I’m sitting here now and actually trying to write a short story. I haven’t tried to do any serious creative writing since NaNoWriMo back in november, and I’d forgotten how difficult it can be to get started. I had the idea for "Mother Tsan-Chan" a couple of nights ago, and spent a couple of hours sketching out the basic idea and trying to identify the obvious cliches that this story could fall into and figuring out ways around them.
Well, I identified the cliches, but not how to avoid them. So I decided I’d just sit down and write the darn thing, and trust that the characters themselves would fill me in on their motives and plans, and the story, as it almost always does, would just take care of itself.
Unfortunately, it isn’t happening. I’ve tried two separate openings now, and neither one of them has "sung" to me. This is the problem that I always have: I come up with fantastic settings and plot complications (ask anyone who has ever played in a role-playing game that I’ve run) but I have a hard time digging the stories out of them. Stephen King writes, in his excellent book On Writing, that stories are like fossils: you don’t invent them so much as you dig them up. And I believe that this is true. To extend the metaphor, these huge and fantastical settings that I create are like the badlands of Montana; I just need to figure out where to start digging.
So instead of working on "Mother Tsan-Chan" or "Incident at Mount Joyce" (the scenario I’ve promised to have done by a week from tomorrow so we can finally start play-testing Outer Darkness), I’ll kill a little time by telling you about the restaurant that Jennifer and I went to earlier this evening for dinner.
If you’re a regular reader of my wife’s journal, you know that she and I are both doing the Weight Watchers thing (I have an ulterior motive: at thirty pounds loss, we get our webserver). The Weight Watchers program involves counting "points", and the number of points in a food item is dependent on the number of calories, fat grams, fiber grams, etc., etc., that are in it. An apple is one point. A Baby Ruth bar, to my infinite remorse, is five points. Sushi is three points for four pieces of tekka maki, or four points for three pieces of California maki.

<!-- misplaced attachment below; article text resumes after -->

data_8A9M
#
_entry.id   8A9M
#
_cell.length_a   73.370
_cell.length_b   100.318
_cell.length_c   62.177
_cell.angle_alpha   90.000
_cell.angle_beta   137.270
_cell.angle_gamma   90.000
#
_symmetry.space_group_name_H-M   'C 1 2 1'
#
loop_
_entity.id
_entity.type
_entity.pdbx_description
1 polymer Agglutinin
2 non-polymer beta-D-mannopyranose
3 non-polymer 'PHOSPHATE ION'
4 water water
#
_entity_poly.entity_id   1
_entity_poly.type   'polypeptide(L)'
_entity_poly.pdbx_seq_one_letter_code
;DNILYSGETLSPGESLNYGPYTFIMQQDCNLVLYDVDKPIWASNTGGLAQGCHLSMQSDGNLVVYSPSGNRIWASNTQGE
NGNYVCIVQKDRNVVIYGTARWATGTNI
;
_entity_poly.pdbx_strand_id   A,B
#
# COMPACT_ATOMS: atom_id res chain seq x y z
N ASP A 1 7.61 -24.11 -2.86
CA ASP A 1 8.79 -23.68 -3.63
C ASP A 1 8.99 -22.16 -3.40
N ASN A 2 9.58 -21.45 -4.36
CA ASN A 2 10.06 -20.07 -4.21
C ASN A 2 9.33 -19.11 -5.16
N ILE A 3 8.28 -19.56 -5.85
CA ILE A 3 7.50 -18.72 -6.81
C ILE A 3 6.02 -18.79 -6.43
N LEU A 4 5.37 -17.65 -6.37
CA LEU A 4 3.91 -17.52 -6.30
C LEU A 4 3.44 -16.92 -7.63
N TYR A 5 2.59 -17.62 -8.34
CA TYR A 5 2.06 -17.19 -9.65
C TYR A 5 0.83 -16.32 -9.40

This points thing is so much easier to figure out than figuring out the calories in a single banana or piece of steak.
The number of points you get to eat in a day depends on how much you weigh. At my weight, I get to eat between 25 and 29 points per day. Plus, you can "bank" points, by eating less than your maximum in a single day, or by exercising.
And what this all really boils down to is that for the past week or so, I’ve really been craving a steak: a big hunk of dead cow, nicely broiled, medium rare, juicy and tender. And some fried prawns. Steak and shrimp. Turf and surf. Oh, yeah, can you dig it.
We have this coupon book which has coupons and entries for just about every restaurant in the valley (except for the ones that we really like, of course), so today, while I was whining to Jennifer via IM about the tremendous need I had for a steak and the horrific consequences that were likely to befall the cats if I didn’t get one soon, she suggested getting out the coupon book and finding a restaurant that might serve steak that we could eat relatively cheaply at.
So I did. I dug around and found something in Vacaville called the Creekside Cafe, featuring traditional home cooking. There was nothing in the restaurant’s entry in the coupon book which would indicate exactly what kind of traditional cooking would be served: traditional American cooking, traditional Cajun, traditional European, traditional Antarctic… But since I’m willing to go places, sight unseen and without knowing anything about the place beforehand (I’ve seen some really awful movies using this same daringness), I suggested to Jennifer that we try it. She agreed.